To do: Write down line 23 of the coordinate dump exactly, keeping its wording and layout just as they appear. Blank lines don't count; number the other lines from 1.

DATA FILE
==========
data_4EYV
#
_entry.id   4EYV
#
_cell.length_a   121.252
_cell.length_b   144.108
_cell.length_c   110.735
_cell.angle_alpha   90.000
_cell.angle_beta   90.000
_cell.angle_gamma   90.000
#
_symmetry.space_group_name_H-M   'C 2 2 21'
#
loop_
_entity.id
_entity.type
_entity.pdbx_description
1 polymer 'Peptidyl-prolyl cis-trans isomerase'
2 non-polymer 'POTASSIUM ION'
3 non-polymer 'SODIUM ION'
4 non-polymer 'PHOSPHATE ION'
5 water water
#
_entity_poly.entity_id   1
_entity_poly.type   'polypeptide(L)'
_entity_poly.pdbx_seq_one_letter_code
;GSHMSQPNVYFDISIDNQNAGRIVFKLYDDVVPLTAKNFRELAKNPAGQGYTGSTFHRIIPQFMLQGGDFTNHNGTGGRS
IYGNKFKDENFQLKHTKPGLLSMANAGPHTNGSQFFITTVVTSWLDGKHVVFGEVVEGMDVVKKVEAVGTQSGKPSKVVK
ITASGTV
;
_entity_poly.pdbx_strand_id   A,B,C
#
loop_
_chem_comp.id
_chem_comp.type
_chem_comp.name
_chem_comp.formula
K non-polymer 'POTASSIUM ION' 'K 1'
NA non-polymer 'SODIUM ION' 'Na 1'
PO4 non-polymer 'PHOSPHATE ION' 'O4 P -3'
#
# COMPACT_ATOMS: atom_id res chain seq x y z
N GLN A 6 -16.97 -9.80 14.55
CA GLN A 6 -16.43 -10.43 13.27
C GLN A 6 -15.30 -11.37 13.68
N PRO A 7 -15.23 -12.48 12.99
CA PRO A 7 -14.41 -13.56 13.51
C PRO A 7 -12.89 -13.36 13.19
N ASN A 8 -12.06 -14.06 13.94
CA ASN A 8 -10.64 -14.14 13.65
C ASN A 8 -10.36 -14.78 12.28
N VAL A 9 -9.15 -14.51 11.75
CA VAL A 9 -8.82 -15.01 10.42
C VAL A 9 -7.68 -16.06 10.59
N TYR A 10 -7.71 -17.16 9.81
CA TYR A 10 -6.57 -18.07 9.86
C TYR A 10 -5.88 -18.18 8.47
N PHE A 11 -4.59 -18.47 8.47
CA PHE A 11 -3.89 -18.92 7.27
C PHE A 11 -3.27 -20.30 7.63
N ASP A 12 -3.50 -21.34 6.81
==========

#